Malala Yousafzai is a very brave young woman. At the age of 11 she began blogging about girls' rights in Pakistan's Swat Valley, then under Taliban control. When the Taliban were partially driven out by the Pakistani army in 2009, Yousafzai kept working to promote the rights of girls like herself across Pakistan. Last year she won Pakistan's first national peace award and was nominated for the International Children's Peace Prize.
On Tuesday Taliban gunmen attacked the bus carrying Yousafzai, now 14, and her classmates home from school. She was shot in the head. A local spokesman for the Pakistani Taliban quickly claimed responsibility, saying she was specifically targeted for promoting secularism.
Let's take a moment to meditate on this villainy: armed fanatics stormed a bus to shoot a curious and courageous child in the head.
Fortunately, Yousafzai was airlifted to hospital, had the bullet removed from her head and is in critical condition but expected to survive. The Taliban, in another hideous display, has threatened to come after her again. But many Pakistanis have rallied to her side. The country's military chief condemned the attack, a rally was held in her hometown, and many schools in the Swat Valley closed their doors Wednesday in protest.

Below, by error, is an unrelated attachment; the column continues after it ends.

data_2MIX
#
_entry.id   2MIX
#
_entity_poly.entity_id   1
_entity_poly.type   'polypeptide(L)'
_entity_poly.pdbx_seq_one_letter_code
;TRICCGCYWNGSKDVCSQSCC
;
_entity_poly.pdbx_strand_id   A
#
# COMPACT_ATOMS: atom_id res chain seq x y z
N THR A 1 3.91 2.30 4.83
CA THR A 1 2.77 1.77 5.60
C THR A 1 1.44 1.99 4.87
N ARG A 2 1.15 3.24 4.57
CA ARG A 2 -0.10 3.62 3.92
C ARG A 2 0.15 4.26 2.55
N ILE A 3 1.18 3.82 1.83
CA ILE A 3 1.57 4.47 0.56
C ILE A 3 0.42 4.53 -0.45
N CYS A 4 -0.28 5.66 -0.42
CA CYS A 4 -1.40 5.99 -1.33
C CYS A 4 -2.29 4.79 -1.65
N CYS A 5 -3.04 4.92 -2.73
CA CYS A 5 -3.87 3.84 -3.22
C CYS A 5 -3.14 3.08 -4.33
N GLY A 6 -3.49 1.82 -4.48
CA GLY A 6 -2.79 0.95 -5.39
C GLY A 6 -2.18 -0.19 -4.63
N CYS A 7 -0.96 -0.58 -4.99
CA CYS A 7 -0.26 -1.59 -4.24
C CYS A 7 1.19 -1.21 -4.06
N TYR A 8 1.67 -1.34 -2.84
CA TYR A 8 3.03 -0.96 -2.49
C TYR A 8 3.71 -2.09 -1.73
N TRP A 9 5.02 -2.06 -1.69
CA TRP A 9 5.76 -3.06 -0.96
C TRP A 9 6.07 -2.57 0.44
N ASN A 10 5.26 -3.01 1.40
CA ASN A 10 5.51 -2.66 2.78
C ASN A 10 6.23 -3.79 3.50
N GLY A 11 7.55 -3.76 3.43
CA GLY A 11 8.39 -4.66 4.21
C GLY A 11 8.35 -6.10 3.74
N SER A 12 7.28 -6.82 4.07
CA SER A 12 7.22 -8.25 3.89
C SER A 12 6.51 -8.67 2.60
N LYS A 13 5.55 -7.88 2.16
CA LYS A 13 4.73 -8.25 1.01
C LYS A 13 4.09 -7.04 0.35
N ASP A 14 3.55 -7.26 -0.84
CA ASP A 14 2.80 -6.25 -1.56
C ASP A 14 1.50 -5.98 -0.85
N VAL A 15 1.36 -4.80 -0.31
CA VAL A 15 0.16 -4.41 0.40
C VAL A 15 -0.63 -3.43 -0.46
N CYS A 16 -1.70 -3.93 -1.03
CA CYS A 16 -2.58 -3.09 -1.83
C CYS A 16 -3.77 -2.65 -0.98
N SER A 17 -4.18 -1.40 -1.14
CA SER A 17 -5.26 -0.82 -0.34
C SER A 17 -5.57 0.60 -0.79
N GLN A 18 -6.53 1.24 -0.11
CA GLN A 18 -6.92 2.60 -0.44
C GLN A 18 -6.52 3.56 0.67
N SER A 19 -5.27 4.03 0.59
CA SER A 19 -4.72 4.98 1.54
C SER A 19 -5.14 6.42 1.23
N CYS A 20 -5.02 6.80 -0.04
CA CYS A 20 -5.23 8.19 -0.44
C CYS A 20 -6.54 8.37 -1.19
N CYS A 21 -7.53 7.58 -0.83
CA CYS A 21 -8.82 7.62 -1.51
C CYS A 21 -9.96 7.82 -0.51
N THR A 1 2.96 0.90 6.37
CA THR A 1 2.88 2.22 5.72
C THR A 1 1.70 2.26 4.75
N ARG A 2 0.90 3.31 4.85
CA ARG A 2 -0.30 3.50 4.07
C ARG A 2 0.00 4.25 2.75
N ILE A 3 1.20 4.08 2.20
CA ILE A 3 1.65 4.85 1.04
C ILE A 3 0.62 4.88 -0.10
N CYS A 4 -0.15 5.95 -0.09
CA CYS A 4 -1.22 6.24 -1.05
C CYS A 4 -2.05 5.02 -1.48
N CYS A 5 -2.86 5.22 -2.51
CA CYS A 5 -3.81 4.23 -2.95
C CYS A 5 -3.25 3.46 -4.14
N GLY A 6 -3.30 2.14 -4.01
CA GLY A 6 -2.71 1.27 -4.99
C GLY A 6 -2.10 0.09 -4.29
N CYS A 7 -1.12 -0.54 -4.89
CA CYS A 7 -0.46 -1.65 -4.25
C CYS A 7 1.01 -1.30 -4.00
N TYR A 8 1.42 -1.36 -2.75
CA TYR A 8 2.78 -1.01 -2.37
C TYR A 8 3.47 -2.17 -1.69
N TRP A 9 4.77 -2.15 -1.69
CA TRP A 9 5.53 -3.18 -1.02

This cowardly attack on childhood is a new low. But while it has galvanised disgust across Pakistan and the world, the danger is that it will also serve the Taliban's aims: fuelling more violence.
This weekend, cricketer turned politician Imran Khan led a peace march against deadly US drone attacks in north-west Pakistan. His campaign has widespread support. But attacks like this one can easily be manipulated by those seeking to stoke more violence. "The extremists are enemies of education and of women," one of the girl’s former teachers, a former Khan supporter, told the Daily Beast. "The only solution is to eliminate them with US drones.”
Above all, this attack must not be used to sow more fear and hate, fuelling the deadly cycle of killing in Pakistan that has cost so many thousands of lives already. If anything, this is a moment to take inspiration from Malala: to come together and reject violence and say enough is enough.
Sources: BBC, Dawn, AP, USA Today, Avaaz, Daily Beast